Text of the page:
Coulomb-actuated microbeams revisited: Experimental and numerical modal decomposition of the saddle-node bifurcation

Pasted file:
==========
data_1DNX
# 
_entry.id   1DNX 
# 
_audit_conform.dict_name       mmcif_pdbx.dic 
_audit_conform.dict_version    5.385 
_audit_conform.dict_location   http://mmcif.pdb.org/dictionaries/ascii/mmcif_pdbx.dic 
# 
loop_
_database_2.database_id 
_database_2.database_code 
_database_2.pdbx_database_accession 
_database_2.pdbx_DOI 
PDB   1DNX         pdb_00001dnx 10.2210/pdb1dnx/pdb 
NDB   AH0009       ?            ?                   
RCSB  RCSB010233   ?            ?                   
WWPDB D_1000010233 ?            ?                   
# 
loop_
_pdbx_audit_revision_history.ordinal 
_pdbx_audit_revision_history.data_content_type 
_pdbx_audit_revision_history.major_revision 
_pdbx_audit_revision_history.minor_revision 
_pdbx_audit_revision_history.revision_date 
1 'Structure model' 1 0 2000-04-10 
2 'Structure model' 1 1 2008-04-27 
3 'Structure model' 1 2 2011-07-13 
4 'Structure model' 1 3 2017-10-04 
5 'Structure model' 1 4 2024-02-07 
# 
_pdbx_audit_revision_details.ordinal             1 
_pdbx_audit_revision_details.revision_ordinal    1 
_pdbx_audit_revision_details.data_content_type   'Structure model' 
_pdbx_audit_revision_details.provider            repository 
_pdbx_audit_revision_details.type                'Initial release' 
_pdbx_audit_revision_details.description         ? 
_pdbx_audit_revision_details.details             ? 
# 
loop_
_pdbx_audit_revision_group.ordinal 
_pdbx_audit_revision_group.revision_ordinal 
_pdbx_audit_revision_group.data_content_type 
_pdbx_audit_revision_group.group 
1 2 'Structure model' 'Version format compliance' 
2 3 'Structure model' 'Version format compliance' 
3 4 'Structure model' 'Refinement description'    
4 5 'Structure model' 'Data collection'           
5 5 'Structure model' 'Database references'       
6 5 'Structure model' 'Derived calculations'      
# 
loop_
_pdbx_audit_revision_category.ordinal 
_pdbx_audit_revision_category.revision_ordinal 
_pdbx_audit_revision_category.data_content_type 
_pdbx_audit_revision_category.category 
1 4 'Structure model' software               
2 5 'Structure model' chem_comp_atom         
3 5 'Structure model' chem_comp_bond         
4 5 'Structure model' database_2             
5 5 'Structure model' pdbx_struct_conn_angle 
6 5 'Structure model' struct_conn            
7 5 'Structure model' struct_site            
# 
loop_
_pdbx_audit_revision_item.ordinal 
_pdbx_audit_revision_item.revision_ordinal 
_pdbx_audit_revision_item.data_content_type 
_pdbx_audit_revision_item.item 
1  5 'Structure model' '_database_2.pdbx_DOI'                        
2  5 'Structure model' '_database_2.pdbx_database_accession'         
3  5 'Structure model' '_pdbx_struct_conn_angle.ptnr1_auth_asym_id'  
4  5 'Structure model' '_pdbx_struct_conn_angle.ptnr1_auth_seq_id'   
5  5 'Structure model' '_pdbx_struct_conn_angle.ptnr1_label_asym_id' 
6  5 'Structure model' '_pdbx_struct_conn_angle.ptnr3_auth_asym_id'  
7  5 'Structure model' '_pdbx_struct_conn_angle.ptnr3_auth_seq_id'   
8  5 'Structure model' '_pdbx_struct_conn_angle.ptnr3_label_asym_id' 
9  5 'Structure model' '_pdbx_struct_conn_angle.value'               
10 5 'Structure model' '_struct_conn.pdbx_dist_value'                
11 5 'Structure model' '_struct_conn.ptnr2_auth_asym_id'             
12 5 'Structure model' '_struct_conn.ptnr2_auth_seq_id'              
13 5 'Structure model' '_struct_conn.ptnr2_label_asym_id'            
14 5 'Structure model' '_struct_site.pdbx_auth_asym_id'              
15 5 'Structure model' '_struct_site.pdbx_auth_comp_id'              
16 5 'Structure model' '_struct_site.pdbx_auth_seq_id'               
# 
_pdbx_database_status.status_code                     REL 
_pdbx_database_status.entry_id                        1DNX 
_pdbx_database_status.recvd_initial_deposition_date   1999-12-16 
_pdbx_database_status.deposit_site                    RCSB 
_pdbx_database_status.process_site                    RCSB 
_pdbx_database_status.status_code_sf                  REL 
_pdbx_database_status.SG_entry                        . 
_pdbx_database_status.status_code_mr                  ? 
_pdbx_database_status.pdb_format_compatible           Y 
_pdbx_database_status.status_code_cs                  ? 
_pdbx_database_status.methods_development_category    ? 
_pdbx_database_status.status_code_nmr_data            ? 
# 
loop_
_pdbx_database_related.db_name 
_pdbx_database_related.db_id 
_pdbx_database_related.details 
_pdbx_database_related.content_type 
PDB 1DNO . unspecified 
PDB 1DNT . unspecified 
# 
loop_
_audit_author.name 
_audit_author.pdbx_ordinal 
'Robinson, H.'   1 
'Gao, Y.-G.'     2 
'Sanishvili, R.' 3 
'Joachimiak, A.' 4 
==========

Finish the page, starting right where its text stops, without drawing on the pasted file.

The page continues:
Electrostatic micromechanical actuators have numerous applications in science and technology. In many applications, they are operated in a narrow frequency range close to resonance and at a drive voltage of low variation. Recently, new applications, such as microelectromechanical systems (MEMS) microspeakers (µSpeakers), have emerged that require operation over a wide frequency and dynamic range. Simulating the dynamic performance under such circumstances is still highly cumbersome. State-of-the-art finite element analysis struggles with pull-in instability and does not deliver the necessary information about unstable equilibrium states accordingly. Convincing lumped-parameter models amenable to direct physical interpretation are missing. This inhibits the indispensable in-depth analysis of the dynamic stability of such systems. In this paper, we take a major step towards mending the situation. By combining the finite element method (FEM) with an arc-length solver, we obtain the full bifurcation diagram for electrostatic actuators based on prismatic Euler-Bernoulli beams. A subsequent modal analysis then shows that within very narrow error margins, it is exclusively the lowest Euler-Bernoulli eigenmode that dominates the beam physics over the entire relevant drive voltage range. An experiment directly recording the deflection profile of a MEMS microbeam is performed and confirms the numerical findings with astonishing precision. This enables modeling the system using a single spatial degree of freedom.